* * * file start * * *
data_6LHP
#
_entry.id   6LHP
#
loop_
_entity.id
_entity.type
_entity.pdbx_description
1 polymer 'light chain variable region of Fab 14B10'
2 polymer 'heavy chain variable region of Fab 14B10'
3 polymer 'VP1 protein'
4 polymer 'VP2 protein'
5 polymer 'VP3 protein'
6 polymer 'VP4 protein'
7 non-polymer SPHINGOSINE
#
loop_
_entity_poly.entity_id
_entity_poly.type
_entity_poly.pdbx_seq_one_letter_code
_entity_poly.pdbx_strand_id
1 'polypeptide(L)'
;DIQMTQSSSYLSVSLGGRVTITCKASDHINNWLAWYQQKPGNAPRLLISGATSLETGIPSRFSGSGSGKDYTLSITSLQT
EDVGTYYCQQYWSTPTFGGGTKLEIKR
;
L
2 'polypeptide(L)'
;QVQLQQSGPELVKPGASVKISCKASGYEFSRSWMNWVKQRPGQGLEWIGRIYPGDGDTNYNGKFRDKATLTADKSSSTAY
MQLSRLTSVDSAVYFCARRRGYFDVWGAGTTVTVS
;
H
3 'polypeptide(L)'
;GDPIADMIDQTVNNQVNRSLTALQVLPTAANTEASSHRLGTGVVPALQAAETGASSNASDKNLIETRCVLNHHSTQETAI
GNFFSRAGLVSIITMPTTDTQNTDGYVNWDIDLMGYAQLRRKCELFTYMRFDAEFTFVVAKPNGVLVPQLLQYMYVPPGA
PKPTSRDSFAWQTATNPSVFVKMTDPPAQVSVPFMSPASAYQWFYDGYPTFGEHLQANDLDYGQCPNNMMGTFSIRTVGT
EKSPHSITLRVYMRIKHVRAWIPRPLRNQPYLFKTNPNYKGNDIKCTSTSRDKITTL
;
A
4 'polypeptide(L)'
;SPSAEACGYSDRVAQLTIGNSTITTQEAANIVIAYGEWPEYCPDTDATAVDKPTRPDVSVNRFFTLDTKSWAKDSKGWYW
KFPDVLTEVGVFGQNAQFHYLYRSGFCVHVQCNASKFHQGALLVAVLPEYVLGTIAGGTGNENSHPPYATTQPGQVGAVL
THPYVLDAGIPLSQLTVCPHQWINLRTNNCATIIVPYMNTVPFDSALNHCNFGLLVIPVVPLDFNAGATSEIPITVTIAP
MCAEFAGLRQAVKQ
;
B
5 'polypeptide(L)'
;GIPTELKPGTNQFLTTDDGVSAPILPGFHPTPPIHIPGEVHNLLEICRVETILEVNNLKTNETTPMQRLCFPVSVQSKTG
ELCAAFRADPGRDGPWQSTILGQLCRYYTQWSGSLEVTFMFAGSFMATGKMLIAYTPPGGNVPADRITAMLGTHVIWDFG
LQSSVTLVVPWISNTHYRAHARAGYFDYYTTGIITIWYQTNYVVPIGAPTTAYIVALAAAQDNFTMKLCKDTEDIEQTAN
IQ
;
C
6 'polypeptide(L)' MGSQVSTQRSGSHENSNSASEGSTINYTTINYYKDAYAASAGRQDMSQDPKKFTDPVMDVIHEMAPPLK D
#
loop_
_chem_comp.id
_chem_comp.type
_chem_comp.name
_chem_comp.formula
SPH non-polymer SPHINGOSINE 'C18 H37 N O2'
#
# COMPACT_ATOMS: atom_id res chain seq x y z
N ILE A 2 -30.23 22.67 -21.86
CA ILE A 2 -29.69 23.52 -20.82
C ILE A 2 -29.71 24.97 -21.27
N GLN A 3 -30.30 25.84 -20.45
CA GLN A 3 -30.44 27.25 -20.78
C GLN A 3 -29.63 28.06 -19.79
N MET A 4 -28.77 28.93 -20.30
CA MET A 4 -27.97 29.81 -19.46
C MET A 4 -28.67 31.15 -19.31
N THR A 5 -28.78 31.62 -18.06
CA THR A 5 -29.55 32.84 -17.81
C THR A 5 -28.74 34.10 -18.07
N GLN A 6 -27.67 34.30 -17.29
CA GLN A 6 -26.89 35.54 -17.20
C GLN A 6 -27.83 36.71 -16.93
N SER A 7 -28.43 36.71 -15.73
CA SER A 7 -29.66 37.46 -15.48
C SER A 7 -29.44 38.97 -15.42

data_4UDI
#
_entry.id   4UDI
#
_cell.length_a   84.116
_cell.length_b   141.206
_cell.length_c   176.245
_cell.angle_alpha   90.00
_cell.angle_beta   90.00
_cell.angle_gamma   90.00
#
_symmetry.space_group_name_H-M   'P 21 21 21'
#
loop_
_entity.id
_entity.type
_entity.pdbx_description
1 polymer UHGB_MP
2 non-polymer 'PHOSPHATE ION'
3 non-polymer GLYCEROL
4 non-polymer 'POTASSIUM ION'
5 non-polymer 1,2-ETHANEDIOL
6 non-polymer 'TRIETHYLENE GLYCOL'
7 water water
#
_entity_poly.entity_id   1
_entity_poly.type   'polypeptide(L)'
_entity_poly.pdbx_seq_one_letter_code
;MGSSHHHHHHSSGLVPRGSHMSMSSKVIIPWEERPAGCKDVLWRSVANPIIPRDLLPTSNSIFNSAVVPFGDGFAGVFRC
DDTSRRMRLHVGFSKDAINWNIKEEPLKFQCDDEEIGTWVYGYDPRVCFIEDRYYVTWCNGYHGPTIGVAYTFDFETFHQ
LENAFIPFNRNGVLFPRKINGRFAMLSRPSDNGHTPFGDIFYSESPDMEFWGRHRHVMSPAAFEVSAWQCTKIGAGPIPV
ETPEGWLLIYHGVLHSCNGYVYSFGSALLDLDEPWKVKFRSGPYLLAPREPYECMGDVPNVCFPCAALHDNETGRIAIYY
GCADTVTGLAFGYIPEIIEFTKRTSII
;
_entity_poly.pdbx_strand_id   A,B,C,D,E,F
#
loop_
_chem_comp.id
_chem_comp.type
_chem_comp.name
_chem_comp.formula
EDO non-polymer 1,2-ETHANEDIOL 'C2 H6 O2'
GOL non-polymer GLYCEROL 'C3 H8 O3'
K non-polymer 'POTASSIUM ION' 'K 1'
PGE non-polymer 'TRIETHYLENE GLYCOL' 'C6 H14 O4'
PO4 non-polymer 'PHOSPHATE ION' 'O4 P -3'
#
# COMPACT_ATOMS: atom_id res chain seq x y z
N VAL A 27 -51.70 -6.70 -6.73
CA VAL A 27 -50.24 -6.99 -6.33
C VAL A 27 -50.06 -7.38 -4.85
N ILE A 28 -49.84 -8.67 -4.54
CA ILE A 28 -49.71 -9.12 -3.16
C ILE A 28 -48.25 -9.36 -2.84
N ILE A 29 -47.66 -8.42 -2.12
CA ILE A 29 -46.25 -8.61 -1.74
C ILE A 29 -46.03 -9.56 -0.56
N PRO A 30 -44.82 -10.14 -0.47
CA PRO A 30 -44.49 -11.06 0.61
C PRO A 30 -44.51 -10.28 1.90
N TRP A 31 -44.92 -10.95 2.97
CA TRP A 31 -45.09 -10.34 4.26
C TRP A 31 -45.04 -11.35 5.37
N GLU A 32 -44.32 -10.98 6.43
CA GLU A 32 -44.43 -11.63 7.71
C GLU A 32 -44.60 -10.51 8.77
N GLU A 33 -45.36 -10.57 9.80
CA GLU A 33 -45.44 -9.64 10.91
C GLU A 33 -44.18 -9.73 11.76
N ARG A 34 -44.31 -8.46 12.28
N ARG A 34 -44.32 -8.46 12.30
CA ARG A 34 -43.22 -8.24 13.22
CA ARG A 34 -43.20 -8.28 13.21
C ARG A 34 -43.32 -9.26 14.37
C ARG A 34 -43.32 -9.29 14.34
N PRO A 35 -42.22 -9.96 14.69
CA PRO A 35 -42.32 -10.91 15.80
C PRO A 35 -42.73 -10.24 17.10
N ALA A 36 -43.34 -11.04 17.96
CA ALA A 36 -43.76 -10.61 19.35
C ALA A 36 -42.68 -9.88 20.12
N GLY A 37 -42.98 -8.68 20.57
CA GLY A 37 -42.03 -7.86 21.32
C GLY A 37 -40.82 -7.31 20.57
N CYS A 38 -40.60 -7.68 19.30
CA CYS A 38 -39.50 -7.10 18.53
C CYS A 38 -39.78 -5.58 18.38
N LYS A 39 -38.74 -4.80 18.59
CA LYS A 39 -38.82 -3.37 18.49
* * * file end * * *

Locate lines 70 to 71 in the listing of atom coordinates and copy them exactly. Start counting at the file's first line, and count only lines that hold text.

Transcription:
CA MET A 4 -27.97 29.81 -19.46
C MET A 4 -28.67 31.15 -19.31